Diabetic foot care is of critical importance for many diabetics. Diabetes comes in many forms and levels of severity. The most dire consequences stem from diabetes that goes undiagnosed for extended periods of time. Blood sugars gradually elevate as the body builds a tolerance to the increased blood sugars. Blood sugars can become very high 300+, when this happens, these elevated blood sugars do permanent damage to the large and small blood vessels, organs of the body, nerves, immune system, among others.
Peripheral Vascular Disease
Blood vessels both large and small can be affected by extended periods of elevated blood sugars. These vessels can become occluded decreasing blood blow to the extremities. Reduced blood flow leads to ulcerations, ischemia, pain, infection and potentially amputation. Treatment can include bypass surgery, stints, angioplasty, or other methods of opening vessels.
Extended periods of elevated blood sugars can cause permanent damage to nerves of the extremities. These nerves are critical for many feedback loops with the brain and sensation. These nerves are responsible for hot/cold, pain, moisture control in the skin, proprioception, 2 point discrimination, and sensation. Proprioception is knowing where your joints are in their range of motion i.e. toe up or down, etc.
Neuropathy progresses differently for each individual. The most common progression of peripheral neuropathy starts with an increase in sensitivity (hypersensitivity), burning, tingling (parethesias), then progresses to a point of total numbness and a total lack of all feed back loops.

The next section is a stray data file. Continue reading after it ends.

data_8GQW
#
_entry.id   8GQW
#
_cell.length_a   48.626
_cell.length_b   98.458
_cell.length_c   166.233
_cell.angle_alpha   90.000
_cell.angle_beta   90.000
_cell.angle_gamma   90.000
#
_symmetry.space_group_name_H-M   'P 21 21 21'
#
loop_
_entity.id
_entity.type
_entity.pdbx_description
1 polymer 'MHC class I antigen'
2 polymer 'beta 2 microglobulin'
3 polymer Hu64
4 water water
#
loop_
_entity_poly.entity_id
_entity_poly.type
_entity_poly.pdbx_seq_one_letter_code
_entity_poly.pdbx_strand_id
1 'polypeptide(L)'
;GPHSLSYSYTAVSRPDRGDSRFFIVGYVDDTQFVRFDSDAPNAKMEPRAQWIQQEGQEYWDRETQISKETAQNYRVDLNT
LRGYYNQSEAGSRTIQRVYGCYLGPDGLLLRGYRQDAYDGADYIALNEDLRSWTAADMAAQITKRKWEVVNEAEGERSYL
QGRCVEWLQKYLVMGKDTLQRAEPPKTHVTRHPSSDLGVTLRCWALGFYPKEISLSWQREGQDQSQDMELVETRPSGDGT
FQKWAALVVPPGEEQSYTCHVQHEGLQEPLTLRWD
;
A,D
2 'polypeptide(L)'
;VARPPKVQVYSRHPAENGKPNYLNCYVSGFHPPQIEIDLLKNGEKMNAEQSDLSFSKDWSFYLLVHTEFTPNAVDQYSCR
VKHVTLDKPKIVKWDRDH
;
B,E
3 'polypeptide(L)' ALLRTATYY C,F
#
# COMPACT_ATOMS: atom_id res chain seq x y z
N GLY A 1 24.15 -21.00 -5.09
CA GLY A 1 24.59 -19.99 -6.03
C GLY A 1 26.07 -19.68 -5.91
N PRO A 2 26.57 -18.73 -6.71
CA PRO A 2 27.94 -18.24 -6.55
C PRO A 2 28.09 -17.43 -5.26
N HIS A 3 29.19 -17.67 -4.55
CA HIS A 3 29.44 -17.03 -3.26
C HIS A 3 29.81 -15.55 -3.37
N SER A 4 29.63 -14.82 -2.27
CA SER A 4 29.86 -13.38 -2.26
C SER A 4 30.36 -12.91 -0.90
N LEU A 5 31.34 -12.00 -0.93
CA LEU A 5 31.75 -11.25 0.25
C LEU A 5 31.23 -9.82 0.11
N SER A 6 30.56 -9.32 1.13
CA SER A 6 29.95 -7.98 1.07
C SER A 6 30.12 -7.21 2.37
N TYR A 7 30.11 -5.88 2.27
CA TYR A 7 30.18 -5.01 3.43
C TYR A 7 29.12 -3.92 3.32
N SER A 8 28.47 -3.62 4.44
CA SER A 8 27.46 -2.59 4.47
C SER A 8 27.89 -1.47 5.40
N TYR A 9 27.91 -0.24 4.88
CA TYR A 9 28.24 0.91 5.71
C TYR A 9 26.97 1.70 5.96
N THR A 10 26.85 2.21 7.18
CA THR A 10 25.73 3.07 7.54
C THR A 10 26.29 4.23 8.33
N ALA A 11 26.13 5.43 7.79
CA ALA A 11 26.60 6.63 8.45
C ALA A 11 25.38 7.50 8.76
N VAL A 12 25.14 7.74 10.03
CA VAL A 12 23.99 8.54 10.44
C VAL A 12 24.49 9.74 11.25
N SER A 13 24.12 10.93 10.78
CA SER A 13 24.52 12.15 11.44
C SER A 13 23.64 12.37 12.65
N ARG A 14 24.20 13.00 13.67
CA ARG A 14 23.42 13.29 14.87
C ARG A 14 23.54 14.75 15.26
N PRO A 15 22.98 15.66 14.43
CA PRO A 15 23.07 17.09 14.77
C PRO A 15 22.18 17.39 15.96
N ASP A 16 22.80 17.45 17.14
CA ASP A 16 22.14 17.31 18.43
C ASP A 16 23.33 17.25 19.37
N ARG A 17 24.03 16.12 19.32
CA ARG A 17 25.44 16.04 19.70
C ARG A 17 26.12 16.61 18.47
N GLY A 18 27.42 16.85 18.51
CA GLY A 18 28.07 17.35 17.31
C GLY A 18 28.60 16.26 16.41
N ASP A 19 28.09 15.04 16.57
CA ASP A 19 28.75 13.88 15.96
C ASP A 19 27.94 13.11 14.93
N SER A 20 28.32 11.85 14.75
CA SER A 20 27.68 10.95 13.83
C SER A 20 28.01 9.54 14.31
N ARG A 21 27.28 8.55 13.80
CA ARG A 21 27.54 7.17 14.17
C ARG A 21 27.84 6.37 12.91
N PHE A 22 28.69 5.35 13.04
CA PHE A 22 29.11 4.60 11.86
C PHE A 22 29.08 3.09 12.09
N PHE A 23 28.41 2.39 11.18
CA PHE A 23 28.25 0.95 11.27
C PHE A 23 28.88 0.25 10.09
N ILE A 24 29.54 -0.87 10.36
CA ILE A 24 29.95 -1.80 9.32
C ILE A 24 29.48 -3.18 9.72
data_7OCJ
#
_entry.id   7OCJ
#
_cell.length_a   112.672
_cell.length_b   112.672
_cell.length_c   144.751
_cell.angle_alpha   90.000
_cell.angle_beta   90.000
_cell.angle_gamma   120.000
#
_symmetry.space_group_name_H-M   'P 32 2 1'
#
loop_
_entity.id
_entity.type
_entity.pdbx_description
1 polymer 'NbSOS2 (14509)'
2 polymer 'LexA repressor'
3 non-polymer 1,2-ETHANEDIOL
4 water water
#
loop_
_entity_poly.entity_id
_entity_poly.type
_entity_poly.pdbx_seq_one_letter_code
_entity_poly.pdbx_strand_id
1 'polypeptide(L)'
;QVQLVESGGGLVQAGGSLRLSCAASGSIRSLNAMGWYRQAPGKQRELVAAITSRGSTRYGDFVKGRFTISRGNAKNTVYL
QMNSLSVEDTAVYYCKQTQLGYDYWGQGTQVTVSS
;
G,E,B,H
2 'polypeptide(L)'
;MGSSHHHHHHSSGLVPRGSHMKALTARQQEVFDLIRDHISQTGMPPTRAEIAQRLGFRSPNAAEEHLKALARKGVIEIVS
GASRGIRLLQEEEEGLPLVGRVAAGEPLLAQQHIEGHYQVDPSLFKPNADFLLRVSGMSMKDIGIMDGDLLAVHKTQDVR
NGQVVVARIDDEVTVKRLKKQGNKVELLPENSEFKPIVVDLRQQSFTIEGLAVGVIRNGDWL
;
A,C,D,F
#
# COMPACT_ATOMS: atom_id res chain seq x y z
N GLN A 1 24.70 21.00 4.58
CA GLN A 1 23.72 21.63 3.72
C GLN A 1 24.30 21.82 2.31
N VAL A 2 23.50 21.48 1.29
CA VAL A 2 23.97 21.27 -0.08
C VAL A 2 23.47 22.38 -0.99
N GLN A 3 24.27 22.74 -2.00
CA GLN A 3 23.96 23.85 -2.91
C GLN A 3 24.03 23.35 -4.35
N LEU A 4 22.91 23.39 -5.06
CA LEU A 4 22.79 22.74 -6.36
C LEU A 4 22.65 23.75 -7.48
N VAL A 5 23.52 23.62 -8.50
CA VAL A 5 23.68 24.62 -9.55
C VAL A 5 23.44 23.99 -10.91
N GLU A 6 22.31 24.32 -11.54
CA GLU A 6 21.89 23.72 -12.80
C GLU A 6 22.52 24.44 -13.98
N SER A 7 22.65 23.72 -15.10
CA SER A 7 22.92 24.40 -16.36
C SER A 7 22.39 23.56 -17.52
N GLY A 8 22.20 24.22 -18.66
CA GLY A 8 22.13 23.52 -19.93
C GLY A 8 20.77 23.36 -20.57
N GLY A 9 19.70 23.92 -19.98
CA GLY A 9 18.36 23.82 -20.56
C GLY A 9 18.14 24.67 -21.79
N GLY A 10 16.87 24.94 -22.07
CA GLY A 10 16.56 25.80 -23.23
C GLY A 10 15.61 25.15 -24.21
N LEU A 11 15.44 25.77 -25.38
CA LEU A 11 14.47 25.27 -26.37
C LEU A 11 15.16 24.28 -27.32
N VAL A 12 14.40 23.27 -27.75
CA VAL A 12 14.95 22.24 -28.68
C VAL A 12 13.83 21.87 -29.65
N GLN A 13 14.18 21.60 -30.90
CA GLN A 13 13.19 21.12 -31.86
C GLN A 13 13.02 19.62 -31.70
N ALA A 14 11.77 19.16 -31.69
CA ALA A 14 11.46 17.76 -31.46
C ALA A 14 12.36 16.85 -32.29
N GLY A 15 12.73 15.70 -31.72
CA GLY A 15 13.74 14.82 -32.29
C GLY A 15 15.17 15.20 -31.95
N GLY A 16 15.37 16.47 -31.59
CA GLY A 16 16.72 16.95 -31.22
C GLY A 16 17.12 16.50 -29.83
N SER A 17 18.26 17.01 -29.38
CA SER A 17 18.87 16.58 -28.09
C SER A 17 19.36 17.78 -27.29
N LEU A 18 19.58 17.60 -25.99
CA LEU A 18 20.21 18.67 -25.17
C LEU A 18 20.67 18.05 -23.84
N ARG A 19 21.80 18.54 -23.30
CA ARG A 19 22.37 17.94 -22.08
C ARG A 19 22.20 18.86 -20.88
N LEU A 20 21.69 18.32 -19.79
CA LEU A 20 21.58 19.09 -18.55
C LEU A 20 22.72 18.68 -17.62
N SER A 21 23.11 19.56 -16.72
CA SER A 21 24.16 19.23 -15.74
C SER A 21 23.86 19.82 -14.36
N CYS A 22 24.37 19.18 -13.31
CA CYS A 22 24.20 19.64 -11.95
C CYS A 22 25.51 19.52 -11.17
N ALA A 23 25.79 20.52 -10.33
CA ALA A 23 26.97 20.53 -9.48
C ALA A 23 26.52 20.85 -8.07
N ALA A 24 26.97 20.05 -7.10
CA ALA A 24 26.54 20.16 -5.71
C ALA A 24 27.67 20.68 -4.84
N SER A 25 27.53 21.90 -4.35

Each of these stages has its own potential problems. The initial stages involving hypersensitivity and parethesias can be very uncomfortable to a point of limiting ones ability to cope with the pain, loss of sleep, and decrease quality of life. This stage can be treated by one of a few medications available on the market. Lyrica and Neurotin are 2 of the most commonly prescribed medications currently. Both can be very effective, however often require close monitoring of the dosages, because side effects are common.
Latter stages of peripheral neuropathy can be devastating if the feet are not closely monitored. When the feet become numb and the feed back loops are no longer functioning properly, it is easy for injuries and infections to go undetected. It is not uncommon for diabetics to show up in the office with a puncture wound, abscess, joint atrophy (Charcot joint), ulceration, or infection and not have any pain or knowledge of a problem. This is the most common cause of amputation in diabetics.
Decreased Ability to Fight Infection (Immunopathy)
With diabetes comes the decreased ability to fight infections, this can be due to lack of circulation. The circulation is responsible for not only delivering red blood cells (RBC’s) but also white blood cells (WBC’s), there many different types of WBC’s, if they are not getting to the extremities the risk of infection increases.
Diabetic Foot Care
With everything above it now becomes more obvious why diabetic foot care is so important. Here is what we need our diabetic patients to do:
- Monitor blood sugars, diet, and exercise appropriately for your health conditions.
- Look at your feet daily, use a non-glass mirror to inspect the bottom of your feet. If you have diabetic retinopathy have a friend or nurse look at your feet regularly.
- Wear white socks when possible, not because they are the most stylish – because bleeding and other drainage are easy to see,.
- If anything looks differently, do not wait, call your podiatrist, yes you need a podiatrist on speed dial.
- Make regular visits to a podiatrist for examinations, at least every 6 months, more often for palliative foot care if you are suffering from complications of diabetes in your feet.